- a little cavity, pit, or cell, as a cell of a honeycomb.
- an air cell of the lungs, formed by the terminal dilation of tiny air passageways.
- one of the terminal secretory units of a racemose gland.
- the socket within the jawbone in which the root or roots of a tooth are set.
Origin of alveolus
Examples from the Web for alveolus
The teeth all are present and entire except that p2 on the right side is missing from its alveolus.American Weasels
E. Raymond Hall
The tooth should be pulled out straight, lest the alveolus be broken.Surgical Instruments in Greek and Roman Times
John Stewart Milne
The margins of the cleft in the lip are also attached to the alveolus by firm reflections of the mucous membrane.
Limited portions of the alveolus are frequently broken in the extraction of teeth.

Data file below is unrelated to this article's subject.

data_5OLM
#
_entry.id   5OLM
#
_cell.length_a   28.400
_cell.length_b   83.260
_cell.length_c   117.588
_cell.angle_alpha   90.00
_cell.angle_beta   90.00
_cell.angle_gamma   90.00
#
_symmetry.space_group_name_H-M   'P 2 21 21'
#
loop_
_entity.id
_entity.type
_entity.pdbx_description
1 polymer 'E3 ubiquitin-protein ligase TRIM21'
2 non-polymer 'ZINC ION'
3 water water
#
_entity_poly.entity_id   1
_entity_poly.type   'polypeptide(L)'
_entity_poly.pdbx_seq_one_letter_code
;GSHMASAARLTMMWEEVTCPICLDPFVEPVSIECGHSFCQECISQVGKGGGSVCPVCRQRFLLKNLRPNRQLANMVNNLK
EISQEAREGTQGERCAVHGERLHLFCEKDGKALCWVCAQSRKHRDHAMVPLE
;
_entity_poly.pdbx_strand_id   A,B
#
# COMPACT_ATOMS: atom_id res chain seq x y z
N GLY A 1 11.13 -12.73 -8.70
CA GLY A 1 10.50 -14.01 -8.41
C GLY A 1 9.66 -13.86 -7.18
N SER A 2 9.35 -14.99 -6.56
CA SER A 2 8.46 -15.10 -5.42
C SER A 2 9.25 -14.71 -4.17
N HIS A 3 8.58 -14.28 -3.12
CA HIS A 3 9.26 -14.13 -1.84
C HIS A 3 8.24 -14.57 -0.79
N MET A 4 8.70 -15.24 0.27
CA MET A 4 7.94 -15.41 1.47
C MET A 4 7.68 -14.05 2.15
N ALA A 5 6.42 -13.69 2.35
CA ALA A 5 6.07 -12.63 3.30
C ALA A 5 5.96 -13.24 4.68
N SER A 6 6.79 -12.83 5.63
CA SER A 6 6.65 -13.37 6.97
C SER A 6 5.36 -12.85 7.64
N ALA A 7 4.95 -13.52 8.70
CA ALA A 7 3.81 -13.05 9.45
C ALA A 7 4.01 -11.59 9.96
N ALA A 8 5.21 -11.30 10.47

The inflammation begins close to the alveolus, and may spread back along the palate.
- any small pit, cavity, or saclike dilation, such as a honeycomb cell
- any of the sockets in which the roots of the teeth are embedded
- any of the tiny air sacs in the lungs at the end of the bronchioles, through which oxygen is taken into the blood
Word Origin and History for alveolus
1706, from Latin alveolus "a tray, trough, basin; bed of a small river," diminutive of alvus "belly, stomach, paunch, bowels; hold of a ship," from PIE *aulo- "hole, cavity" (cf. Greek aulos "tube, pipe," Old Church Slavonic uliji, Lithuanian aulys "beehive" (hollow trunk), Armenian yli "pregnant").
- A small angular cavity or pit, such as a tooth socket or an air sac.
- Any of the tiny air-filled sacs arranged in clusters in the lungs, in which the exchange of oxygen and carbon dioxide takes place. Also called air sac